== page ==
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No, Traveling Is Not An Antidote For Depression

Photo by Simon Migaj on Unsplash

Long were the days that I used to stare at the sky, watching the planes taking off from the airport. For most of my life, I lived close to the airport and from a very young age, I was fascinated by those engines with wings. I have left the country a few times before and every time I would get extremely excited about it. It would cause this unfamiliar yet satisfying effect on my body, a sensation of relief.

Being very active on social media also made me admire the concept of Traveling. Travelers would describe their journey as freeing, amazingly rewarding to their well-being and overall, an experience that would make them intensely happy. Happy… I definitely wanted that!

So, when Depression hit really hard, I would often contemplate the idea of obtaining a ticket to go be somewhere else other than here. I wanted to run from the problems that were fueling the constant burden I was enduring.

Because my parents live 5000+ miles away, I have flown a few times to visit them. I would be enthusiastic about walking around the airport and getting in the plane, even knowing that I had a seven-hour flight to get to the destination. Landing safely, I would think “Finally, I won’t have complications for a couple of weeks.” But staying there never actually made me feel fulfilled. I assumed it was because of my family on my mom’s side, who constantly had to criticize my every move in life; past, present, and future speaking. It was overwhelming, causing me to want to distance myself; or in other words: to travel.

I made a few other trips to a neighboring country, which enhanced my mood but the people I was with would procrastinate so much, it would eventually arouse my sensitivity to boredom. From my understanding, that was the cause of my low-spirit.

I also traveled across the ocean once. However, it followed a manic bipolar episode, which caused seas of tears throughout the entire vacation.

Therefore, my theory that the depression would be cured by leaving my home even for a couple of days remained in the back of my mind for a long time. I truly believed that the bleakness in me was caused by maintaining a routine, by looking around and seeing the same buildings, the same stores, the same people.

Courtesy of my lack of photography skills. (São Jorge, Azores)

I visited this island in, again, hopes of better my pain. It was an extremely complicated time of my life. The mental weight I was carrying was exceedingly heavy. My chest was aching of so much suffering.

The island was small, surrounded by other islands. Everywhere you go, the view is breathtaking and the air is so pure. The quietness translated to peace. Everyone was polite and willing to help you in any situation. They would greet foreigners with a sincere welcoming smile.

For someone who has lived all her life in the city, this was the ultimate place to achieve mindfulness.

Except that I was succumbing to depression. It was more than crying behind closed doors. I was in a state of apathy. I wasn’t in any way interested in this beautiful sight. The misery stuck around and it was contagious. My boyfriend wasn’t able to enjoy his holidays because of me. I was that bad. It felt like I got intoxicated with some kind of drug, packed my problems deep in my bag and forgot about it when the effect wore off.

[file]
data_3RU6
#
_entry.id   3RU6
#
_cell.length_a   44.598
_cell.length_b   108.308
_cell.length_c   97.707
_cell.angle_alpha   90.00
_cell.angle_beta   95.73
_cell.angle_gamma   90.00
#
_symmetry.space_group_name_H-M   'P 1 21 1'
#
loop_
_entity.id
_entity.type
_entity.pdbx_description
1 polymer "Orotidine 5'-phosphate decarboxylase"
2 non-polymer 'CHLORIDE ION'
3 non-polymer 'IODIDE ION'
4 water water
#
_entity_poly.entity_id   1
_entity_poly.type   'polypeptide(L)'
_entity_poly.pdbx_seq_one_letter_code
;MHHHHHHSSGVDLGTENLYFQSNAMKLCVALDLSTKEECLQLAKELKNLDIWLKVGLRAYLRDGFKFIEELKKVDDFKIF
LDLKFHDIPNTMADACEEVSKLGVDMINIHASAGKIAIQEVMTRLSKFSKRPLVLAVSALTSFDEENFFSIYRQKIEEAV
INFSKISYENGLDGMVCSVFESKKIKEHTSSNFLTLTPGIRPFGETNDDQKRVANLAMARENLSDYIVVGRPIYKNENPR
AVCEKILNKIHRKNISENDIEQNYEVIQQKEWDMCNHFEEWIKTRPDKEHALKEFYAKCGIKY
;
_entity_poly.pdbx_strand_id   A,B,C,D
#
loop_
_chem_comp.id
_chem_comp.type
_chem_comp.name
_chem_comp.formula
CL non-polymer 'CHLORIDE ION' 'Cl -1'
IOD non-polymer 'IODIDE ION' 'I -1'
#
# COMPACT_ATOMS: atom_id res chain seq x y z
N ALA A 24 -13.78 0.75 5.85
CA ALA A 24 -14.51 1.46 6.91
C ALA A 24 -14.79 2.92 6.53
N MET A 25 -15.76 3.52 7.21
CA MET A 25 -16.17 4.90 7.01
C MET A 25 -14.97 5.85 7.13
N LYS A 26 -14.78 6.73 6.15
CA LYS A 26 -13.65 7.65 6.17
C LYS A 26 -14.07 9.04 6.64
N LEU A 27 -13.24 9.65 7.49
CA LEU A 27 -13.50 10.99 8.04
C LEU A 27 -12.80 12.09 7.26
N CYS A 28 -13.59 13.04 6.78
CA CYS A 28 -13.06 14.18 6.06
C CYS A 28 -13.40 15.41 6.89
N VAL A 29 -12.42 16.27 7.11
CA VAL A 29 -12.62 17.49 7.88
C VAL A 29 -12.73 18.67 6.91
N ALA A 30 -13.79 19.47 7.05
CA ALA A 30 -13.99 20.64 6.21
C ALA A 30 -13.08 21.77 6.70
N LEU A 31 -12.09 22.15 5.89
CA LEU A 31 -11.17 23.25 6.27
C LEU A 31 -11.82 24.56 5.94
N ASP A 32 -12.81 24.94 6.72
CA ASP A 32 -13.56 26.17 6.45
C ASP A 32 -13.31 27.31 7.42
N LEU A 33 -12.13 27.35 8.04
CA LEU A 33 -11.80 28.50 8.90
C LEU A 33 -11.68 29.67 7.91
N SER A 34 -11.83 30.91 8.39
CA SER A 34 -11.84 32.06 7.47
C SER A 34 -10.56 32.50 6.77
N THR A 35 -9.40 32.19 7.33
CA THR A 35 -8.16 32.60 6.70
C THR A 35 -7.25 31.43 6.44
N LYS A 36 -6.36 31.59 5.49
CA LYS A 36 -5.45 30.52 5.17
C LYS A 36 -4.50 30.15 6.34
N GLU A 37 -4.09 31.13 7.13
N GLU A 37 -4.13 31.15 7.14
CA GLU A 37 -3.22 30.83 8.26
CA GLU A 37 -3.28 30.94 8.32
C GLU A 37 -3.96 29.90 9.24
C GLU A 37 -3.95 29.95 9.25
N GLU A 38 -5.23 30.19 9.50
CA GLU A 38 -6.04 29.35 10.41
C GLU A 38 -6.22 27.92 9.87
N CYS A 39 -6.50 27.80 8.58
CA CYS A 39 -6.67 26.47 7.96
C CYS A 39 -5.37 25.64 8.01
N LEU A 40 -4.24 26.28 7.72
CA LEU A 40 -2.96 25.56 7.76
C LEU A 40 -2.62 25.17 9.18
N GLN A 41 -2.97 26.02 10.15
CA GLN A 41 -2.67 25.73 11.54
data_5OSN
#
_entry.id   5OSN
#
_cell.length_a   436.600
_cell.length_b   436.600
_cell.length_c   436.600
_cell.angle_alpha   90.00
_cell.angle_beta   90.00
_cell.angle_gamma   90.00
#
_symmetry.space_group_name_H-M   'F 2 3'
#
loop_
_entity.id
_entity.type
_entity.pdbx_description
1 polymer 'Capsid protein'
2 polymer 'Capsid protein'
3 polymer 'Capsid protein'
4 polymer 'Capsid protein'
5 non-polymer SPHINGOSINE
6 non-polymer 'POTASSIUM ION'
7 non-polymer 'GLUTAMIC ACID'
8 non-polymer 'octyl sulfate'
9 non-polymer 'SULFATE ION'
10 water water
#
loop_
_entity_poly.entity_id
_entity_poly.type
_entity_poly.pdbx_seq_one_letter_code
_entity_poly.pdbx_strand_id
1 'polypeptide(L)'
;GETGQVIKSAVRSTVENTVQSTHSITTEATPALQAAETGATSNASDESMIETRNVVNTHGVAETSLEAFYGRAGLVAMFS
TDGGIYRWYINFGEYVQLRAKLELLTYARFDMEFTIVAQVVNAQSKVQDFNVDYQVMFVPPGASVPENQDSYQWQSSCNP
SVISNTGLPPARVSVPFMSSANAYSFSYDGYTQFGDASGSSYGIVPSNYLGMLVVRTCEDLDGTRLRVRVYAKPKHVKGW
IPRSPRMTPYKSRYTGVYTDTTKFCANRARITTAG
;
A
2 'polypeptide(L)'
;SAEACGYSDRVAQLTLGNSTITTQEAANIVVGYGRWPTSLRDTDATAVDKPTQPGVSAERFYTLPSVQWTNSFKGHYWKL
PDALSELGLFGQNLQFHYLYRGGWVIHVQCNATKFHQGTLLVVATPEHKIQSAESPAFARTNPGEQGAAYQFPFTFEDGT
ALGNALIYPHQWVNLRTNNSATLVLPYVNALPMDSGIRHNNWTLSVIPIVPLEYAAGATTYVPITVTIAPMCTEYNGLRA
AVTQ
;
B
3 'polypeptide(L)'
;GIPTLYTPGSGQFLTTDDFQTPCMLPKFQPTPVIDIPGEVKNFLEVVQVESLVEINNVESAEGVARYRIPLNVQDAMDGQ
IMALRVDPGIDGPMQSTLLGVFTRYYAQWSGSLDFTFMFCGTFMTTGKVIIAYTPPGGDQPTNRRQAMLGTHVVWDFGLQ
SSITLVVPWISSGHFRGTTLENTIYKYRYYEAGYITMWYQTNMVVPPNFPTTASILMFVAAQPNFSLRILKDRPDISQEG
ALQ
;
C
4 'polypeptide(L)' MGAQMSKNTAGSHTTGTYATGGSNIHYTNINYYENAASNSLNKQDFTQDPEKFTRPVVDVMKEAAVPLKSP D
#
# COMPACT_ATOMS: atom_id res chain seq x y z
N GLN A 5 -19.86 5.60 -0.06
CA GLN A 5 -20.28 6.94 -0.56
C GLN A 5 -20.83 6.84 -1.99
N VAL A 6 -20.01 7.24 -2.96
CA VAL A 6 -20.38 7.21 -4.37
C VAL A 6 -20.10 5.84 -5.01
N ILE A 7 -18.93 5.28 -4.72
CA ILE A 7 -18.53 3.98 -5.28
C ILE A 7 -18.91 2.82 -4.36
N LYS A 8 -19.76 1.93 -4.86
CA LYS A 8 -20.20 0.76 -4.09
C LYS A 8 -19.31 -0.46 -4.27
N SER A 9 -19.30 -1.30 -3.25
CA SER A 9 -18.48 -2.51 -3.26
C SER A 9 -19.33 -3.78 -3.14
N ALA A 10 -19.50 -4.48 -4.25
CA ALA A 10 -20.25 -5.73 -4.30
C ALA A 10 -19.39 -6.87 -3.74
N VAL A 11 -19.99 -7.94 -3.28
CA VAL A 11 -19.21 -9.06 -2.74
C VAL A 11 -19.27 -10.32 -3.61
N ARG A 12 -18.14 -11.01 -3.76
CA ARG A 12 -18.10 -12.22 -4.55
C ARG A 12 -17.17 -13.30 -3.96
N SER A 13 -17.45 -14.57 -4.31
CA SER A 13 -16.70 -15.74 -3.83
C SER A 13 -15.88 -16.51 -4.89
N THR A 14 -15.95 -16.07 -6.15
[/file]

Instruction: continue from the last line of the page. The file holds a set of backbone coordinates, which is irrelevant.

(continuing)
I was still crying as much as I would if I was in the familiarity of my bed. I was still dreading like I was encircled by my depressive things. I was dragging my soul around, forcing a smile that was clearly full of agony.

Nothing in that trip felt like a cure to the luggage of despair that I bear with me.

You should travel anyway…

Despite facing these experiences, I defend that people should go and discover the world.

I created positive memories from these and other trips as well. Occasionally disconnecting from my daily life, getting away from the routine, was indeed beneficial for my health. I acquired some knowledge, inspired the history in the places I’ve visited and learned about different cultures. It made me feel part of a diverse community, that the world was much more than land with boundaries.

… But in finding the cure for depression, traveling is not an option

Some people report that wandering abroad was a definitive solution for their dreary feeling. But when constantly battling with major depression, taking a trip is just a short-time answer. It’s a quick fix, postponing the inevitable desolation that we will end up feeling. It is mostly a pleasant distraction.

You shouldn’t look for help in sporadic little pleasures like migrating to explore the unknown. Depression, when not treated, can devour our lives. It’s important to accept that therapy still prevails as the long-term remedy for this invisible disease.

I still love traveling; I still want to find new, mind-blowing sights and connect with unusual cultures. It is definitely enjoyable but it wasn’t until last year, after accumulating several plane and bus tickets that I finally understood that the happy, fulfilling, mind-curing trips were for, well, happy people.


No, Traveling Is Not An Antidote For Depression was originally published in The Ascent on Medium, where people are continuing the conversation by highlighting and responding to this story.



This post first appeared on The Ascent, please read the originial post: here

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No, Traveling Is Not An Antidote For Depression

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